Back when SETI began, we expected intelligent extraterrestrials to make things easy for us.
That they’d go out of their way, with all the energy and know-how of a civilization millions, perhaps even billions of years older than us, to build brilliant beacons in our galaxy that would be unmistakable.
After more than six decades of searching, we've detected no such beacons in the Milky Way galaxy. If our extraterrestrial neighbors are transmitting, then they’re doing so quietly.
But our galaxy is just one of hundreds of billions in the observable universe. Are there beacons in those galaxies? And despite the vast distances, could we detect them?
According to two heavyweights in the field, yes, we could detect them, but there’s a problem. Michael Garrett, the Sir Bernard Lovell Chair in Astrophysics at the Jodrell Bank Centre for Astrophysics at the University of Manchester, and Andrew Siemion, Director of the Berkeley SETI Research Center and the Bernard M. Oliver Chair for SETI at the SETI Institute, point out that SETI has spent the past six decades mostly ignoring all these other galaxies. Even when they’re right there in the field of view of our radio telescopes.
When a radio telescope listens to a star of interest as part of a SETI investigation, it’s not just observing that star, say Garrett and Siemion in a paper published in the Monthly Notices of the Royal Astronomical Society. The telescope’s field of view not only includes other stars, both in the foreground and background, but a multitude of distant galaxies.
“Some of those background objects are stars in our galaxy, some of them are nearby galaxies, and some of them are incredibly distant galaxies,” Garrett tells Supercluster. “There’s a lot of interesting exotica in any given patch of sky: quasars and active galactic nuclei, radio galaxies, interacting galaxies, groups and clusters of galaxies, you name it.”
Garrett and Siemion broke down observations by the 100-meter-diameter Green Bank radio telescope in West Virginia to get a sense of what SETI is missing out on. In 469 pointings of the telescope, they counted 143,024 extragalactic objects, including 28,405 galaxies, 87,841 infrared sources, 8,016 ultraviolet sources, 401 X-ray sources, 398 radio sources, and 44 quasars, plus other assorted cosmic paraphernalia.
Yet when a radio telescope focuses on a chosen target star during a SETI survey, scientists tend to ignore everything around it.
“One thing that SETI has never really owned up to is that when we present things to the public and each other, we act as though we’re just observing one target star, and that’s not true,” says Garrett. “We’re doing a lot more than what we say we’re doing, and it’s annoyed me for a long time that we don’t recognize that.”
So, say Garrett and Siemion, why not start recognizing it? If our galaxy is sounding a little quiet on the extraterrestrial front, let’s expand our horizons and listen to all those faraway galaxies that are in the field of view too.
Welcome to extragalactic SETI.
But, you might ask, aren’t those galaxies really, really far away? We’re talking tens of millions, if not hundreds of millions, or even billions, of light years away. Could a society of technologically gifted aliens really build a beacon powerful enough to span those distances?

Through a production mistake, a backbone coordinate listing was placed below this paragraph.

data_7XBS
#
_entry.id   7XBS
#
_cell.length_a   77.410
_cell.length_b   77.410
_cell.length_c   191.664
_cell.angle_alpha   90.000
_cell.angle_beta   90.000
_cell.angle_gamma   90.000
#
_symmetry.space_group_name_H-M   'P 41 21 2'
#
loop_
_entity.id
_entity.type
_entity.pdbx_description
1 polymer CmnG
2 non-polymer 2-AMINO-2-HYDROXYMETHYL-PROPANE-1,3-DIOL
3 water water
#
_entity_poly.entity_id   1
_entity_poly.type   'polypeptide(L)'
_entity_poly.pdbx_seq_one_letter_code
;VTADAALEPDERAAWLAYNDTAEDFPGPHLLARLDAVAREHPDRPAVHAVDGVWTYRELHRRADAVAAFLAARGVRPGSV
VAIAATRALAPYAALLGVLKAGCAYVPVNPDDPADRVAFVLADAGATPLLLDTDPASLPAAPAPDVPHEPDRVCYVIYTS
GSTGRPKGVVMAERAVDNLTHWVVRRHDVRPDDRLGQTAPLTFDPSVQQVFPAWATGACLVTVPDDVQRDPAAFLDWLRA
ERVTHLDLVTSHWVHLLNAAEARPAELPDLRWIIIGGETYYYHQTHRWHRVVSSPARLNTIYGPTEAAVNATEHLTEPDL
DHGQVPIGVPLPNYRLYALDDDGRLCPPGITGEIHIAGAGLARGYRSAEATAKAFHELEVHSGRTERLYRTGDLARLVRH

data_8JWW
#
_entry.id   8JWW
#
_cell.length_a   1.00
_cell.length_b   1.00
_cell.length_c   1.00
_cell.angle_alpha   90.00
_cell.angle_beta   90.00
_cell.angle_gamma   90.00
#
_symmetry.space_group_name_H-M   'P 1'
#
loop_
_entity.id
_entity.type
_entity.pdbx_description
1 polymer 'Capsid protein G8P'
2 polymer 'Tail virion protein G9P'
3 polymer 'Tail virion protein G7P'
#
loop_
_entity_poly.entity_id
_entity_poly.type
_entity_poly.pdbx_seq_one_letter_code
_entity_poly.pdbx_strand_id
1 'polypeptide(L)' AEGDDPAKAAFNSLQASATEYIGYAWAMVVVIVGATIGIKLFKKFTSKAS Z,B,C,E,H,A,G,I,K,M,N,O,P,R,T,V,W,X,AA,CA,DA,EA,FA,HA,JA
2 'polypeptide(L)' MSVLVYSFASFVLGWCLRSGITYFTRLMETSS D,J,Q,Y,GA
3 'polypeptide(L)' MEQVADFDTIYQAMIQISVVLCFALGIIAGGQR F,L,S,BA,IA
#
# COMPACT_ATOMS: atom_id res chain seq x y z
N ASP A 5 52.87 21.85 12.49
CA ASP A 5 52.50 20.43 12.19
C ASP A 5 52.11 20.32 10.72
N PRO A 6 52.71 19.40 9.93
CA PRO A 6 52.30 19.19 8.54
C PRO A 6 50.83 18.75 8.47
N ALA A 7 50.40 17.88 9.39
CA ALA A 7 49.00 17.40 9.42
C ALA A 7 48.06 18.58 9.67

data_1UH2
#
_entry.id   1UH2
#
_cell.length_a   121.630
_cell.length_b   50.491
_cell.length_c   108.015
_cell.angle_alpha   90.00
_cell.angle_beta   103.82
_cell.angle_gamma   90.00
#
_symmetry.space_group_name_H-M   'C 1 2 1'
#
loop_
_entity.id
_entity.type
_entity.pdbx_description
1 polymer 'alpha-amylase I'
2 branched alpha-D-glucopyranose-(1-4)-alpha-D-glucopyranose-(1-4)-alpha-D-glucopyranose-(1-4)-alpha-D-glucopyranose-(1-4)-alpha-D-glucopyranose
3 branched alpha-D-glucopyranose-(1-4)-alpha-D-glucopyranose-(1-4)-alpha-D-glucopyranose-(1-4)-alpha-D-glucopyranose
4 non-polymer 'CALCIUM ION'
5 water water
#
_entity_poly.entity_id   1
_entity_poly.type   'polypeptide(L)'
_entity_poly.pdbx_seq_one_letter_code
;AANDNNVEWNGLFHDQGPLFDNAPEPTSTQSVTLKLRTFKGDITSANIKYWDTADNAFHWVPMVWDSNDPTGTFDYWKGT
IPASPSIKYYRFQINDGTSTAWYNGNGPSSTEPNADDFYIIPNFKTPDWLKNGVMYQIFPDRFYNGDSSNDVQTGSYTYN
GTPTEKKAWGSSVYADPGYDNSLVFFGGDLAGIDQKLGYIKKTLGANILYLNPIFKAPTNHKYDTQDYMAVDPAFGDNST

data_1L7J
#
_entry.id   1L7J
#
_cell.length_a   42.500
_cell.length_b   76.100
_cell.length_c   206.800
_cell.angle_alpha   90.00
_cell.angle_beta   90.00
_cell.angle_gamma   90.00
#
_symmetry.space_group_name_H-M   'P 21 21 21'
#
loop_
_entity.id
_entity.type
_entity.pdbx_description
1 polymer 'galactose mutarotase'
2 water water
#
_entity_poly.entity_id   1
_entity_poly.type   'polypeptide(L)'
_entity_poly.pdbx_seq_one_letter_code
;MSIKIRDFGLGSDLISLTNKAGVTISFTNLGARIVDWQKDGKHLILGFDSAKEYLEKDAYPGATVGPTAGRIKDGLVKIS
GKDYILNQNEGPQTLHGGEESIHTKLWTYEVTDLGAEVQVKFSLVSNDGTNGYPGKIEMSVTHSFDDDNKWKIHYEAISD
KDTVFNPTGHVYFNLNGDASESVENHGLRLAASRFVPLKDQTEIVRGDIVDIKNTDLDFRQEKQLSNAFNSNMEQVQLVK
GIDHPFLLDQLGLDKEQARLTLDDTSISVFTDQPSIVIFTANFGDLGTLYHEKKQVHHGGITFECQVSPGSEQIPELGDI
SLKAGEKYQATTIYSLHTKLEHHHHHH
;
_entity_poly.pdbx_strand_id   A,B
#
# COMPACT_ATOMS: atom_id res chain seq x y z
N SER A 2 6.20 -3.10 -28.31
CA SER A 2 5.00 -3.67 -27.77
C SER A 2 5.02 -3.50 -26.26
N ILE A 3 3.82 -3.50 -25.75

Turns out it’s not beyond the realm of possibility. To understand how, we need to look at what astronomers call radio galaxies — galaxies with energetic cores, usually as a result of a supermassive black hole stirring things up and prompting the eruption of lobes of radio emission. Some of these radio galaxies have an effective isotropic radiated power (EIRP) of 7.5 x 10^23 watts. The EIRP is an estimation of the isotropic output of a source of radio waves — in other words, how much energy it radiates in any given direction.
The smart money says aliens don’t use isotropic transmitters. They’d require too much energy to radiate that power in every direction. But a transmitter only needs to radiate in one direction. If the transmissions are targeted, or cycle across a number of different directions, then they can take advantage of what’s called ‘antenna gain’.
The gain is an energy boost that the transmitter gives the signal in one direction. A transmitter the size of the Square Kilometer Array would have an antenna gain of about 108 (the Square Kilometer Array, which is being built from millions of small dishes in South Africa and Australia, will be a receiver, not a transmitter, but the principle still works) so a transmitter that size would need only an intrinsic power of 1015–1016 watts, multiplied by the gain, to equal the typical EIRP of a radio galaxy.
All this means that if we can detect those radio galaxies — then we can detect artificial signals — even at intergalactic distances.
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Even so, it’s going to be costly for an extraterrestrial society to keep continuously transmitting at this power. Too often SETI hasn’t really considered the limitations of alien economics. But in 2010 microwave physicist Jim Benford, his twin brother and science-fiction author Gregory Benford, and Jim’s son, NASA astronomer Dominic Benford, wrote a paper regarding the cost optimization of SETI signals. In other words, exploring how costly interstellar, and indeed intergalactic, signals are in terms of energy and resource, and what options aliens have for transmitting as inexpensively as possible. They concluded that short-duration pulsed beacons, perhaps cycling back and forth between different stars, was the way to go.
So, to get a grasp of what is actually feasible over extragalactic scales, Garrett and Siemion went to Jim Benford and asked for his opinion.
“We saw Jim a few months previously in California, where we talked to him about it,” says Garrett. “He’s worked on these very high-powered radio transmitters, so we asked him about the feasibility of creating something with these large powers, and he thinks we can get quite close to those powers with our current technology.”
But here’s the rub: it’s unlikely that an extragalactic signal would be in the form of a message, thinks Benford. There are a number of reasons why, such as detecting a bit rate that would be very weak over intergalactic distances, but principally because:
Why would they want to wait millions of years for a reply?